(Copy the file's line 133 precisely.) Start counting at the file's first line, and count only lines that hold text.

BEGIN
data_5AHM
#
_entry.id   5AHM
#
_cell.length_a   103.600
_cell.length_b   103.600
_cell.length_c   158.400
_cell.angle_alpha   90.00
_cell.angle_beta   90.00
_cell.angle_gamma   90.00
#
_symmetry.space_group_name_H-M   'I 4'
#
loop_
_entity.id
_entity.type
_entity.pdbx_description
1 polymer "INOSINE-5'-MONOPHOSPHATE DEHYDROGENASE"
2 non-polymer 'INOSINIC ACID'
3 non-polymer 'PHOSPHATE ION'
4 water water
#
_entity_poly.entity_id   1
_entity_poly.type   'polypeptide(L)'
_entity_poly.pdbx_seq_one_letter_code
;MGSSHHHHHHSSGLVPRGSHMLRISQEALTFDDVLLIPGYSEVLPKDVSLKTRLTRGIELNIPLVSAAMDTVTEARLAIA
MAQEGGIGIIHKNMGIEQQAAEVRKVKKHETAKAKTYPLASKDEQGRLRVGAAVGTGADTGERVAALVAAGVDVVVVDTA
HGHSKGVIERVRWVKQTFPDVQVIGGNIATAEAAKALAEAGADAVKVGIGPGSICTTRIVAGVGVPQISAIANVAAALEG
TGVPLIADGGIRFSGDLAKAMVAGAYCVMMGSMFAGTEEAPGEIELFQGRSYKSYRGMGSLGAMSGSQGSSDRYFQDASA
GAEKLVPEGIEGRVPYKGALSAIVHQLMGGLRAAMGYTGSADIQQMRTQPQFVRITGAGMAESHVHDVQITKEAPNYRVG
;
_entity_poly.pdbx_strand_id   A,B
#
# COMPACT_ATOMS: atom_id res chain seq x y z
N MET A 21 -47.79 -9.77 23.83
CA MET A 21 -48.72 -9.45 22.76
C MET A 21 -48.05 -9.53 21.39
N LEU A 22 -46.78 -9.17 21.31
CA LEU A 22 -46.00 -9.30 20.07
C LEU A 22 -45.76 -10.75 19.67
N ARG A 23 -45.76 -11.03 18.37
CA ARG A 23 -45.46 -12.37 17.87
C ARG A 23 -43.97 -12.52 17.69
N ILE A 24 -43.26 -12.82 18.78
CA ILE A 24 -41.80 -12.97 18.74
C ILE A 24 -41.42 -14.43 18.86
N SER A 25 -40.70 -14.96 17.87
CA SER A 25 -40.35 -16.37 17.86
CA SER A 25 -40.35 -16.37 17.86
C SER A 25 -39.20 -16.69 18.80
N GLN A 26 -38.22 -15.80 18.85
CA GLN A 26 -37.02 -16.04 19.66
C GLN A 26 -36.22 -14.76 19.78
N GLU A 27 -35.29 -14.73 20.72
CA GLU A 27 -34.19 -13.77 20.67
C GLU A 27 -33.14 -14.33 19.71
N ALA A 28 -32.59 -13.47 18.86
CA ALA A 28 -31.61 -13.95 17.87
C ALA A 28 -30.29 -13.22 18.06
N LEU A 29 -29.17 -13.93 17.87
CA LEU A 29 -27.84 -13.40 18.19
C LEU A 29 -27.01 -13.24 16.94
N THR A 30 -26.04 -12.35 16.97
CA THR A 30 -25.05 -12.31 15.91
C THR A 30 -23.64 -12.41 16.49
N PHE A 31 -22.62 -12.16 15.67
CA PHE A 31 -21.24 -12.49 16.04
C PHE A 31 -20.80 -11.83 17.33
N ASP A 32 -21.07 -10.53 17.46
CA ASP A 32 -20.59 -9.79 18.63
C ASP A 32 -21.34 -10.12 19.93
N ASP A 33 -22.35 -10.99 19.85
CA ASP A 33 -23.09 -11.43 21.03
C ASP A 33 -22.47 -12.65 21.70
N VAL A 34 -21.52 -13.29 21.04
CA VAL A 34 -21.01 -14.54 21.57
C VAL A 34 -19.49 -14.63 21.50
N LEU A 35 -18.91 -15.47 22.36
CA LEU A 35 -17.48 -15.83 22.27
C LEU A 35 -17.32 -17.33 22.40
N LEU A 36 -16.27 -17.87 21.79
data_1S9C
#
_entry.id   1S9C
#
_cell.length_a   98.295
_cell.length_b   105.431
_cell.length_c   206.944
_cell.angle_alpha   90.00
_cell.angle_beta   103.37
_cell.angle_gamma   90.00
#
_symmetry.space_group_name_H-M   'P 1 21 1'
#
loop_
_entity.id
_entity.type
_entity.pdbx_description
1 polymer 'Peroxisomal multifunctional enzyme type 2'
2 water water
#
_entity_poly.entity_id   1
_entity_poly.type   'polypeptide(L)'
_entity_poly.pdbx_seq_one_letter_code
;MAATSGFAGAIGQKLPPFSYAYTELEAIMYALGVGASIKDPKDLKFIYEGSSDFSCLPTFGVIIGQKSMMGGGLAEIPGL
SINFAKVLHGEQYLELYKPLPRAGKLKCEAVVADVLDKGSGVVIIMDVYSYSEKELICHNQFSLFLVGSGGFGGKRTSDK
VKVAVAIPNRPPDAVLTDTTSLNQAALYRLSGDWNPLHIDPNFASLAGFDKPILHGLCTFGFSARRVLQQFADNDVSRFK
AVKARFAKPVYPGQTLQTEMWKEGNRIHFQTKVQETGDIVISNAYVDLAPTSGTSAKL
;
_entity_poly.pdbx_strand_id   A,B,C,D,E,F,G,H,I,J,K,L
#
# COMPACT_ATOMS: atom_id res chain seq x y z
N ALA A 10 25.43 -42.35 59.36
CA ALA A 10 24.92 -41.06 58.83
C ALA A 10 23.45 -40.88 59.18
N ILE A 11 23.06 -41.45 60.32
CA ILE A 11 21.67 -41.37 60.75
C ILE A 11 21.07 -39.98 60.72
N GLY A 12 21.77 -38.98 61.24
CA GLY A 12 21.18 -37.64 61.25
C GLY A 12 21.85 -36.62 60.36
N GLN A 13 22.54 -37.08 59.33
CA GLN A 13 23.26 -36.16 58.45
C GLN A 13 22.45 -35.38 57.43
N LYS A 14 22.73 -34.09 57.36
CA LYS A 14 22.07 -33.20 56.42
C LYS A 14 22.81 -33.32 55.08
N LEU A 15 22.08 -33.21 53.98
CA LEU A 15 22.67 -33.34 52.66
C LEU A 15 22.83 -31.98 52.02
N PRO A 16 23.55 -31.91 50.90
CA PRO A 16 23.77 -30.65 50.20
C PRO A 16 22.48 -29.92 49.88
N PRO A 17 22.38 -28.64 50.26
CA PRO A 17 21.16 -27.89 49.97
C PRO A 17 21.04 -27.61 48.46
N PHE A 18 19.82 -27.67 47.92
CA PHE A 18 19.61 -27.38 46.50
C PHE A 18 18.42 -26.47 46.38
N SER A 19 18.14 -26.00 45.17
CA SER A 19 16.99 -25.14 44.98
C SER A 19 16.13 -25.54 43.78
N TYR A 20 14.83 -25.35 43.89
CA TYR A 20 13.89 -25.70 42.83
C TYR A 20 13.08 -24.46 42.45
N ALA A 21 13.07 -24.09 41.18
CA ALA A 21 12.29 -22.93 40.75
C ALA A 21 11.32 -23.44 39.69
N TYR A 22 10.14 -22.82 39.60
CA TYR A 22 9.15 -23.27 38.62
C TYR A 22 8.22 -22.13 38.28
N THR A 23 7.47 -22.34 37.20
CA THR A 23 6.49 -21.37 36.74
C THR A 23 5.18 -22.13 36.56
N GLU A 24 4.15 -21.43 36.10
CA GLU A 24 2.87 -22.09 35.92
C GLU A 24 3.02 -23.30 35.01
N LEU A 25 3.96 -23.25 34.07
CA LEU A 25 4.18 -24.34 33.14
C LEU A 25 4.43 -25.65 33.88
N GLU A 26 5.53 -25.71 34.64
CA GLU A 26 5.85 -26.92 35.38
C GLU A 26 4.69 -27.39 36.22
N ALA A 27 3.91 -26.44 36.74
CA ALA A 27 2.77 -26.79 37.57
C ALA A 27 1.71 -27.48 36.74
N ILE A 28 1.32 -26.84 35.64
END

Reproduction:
C PRO A 16 22.48 -29.92 49.88